I’m keen to get one as our family is gluten & dairy free. From my perspective I don’t care much about the process but the outcome. being able to cook allergy free food that tastes great, is wholesome and not filled with sugar and additives as most gluten free food is, would be my ideal. I would like to reduce my grocery bill too, the initial outlay of the machine outweighs the cost factor or allergy free food, I can pay up to $7 for a loaf of bread.

    Hopes insight provides another perspective for your readers.

  23. 48

    Alannah said,

    Have you bought the thermomix recently? I agree with some your points but I also have found with time the way I use the thermomix has changed. I generally don’t use the thermomix for meal making- except for steaming seafood along with my veg and rice but have found its opened my mind to world of super foods I would never have used prior to buying one. The process of bread making for example is a soulful thing but no one has the time to make fresh bread daily yet I’ve managed to do this since buying one. Your discussion is refreshing to read thank you.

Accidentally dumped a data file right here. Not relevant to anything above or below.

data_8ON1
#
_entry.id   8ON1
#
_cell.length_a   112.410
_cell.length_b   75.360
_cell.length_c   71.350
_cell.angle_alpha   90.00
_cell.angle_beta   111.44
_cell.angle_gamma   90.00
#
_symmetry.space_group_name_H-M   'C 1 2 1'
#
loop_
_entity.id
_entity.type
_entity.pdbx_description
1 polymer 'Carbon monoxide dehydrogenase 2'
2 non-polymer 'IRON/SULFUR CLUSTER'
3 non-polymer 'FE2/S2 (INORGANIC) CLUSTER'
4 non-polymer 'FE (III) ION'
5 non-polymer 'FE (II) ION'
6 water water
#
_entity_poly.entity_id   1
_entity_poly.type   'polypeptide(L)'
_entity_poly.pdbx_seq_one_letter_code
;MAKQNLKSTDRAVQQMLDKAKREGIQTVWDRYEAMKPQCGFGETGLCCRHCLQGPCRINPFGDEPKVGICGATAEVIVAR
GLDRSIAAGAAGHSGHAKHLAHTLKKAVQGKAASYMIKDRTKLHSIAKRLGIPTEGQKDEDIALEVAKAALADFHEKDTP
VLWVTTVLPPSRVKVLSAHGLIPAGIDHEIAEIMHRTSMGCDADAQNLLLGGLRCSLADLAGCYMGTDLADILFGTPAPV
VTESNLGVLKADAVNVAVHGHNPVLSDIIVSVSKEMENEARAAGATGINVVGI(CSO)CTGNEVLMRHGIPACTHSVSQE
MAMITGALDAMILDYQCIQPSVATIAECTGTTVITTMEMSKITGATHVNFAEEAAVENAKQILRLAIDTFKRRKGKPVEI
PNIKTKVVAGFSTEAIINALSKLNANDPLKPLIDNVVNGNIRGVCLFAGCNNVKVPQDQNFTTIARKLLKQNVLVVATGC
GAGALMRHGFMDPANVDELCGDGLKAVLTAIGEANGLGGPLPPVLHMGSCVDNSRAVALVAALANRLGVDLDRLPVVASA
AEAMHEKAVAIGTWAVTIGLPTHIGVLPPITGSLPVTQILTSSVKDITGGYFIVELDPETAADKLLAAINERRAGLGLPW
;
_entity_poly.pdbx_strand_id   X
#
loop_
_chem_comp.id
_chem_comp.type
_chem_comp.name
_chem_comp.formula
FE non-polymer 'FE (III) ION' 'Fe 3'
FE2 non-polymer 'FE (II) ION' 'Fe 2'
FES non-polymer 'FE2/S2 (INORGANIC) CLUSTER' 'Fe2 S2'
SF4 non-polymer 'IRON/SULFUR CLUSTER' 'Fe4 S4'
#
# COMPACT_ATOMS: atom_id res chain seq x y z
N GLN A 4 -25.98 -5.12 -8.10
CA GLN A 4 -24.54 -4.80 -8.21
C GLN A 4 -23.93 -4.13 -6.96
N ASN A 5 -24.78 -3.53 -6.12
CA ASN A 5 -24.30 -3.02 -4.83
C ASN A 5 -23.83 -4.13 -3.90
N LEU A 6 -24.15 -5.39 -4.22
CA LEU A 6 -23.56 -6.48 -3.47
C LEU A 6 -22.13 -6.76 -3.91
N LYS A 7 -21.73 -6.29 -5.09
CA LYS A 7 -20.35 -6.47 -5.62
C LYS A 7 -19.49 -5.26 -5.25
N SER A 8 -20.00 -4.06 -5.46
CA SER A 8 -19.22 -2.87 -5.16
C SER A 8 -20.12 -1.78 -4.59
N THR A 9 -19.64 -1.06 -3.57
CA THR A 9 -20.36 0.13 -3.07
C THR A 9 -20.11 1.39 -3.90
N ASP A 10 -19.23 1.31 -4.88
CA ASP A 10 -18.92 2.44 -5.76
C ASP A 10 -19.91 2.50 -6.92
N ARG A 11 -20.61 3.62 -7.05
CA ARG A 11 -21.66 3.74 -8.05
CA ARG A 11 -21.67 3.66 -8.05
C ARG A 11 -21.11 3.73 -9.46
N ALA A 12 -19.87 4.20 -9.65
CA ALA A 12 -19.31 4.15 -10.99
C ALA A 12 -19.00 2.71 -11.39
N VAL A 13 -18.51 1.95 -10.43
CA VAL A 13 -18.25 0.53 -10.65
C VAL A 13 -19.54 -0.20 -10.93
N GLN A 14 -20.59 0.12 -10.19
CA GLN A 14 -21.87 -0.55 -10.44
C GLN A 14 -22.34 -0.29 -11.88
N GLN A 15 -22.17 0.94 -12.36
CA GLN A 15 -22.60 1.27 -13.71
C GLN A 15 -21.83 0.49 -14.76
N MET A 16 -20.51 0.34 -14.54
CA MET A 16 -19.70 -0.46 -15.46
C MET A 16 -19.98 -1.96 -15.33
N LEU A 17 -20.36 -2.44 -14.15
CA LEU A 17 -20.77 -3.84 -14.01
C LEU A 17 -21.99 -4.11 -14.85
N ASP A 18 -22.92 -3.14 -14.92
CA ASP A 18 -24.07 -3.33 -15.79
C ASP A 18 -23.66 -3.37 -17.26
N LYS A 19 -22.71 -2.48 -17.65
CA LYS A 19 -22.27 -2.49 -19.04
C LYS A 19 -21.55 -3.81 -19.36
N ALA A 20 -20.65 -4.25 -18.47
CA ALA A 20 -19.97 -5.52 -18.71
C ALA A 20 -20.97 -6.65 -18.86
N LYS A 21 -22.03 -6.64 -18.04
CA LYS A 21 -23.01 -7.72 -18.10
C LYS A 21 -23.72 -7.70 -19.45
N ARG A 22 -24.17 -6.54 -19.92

24. 50

    Jane said,

    I have been a much more creative cook since owning a thermomix, because if it does go wrong there wasn’t as much effort invested, so having a go is easy. We eat much more interesting and varied things now as we can do more in less time, more from scratch, healthier… It comes on holiday with me (so I actually get a holiday!) We also have food intolerances which it assists beautifully with. I am sure that you will get to know it and then you don’t need to rely on instructions and recipes, then you will really appreciate it/love it!

  25. 51

    Ashley said,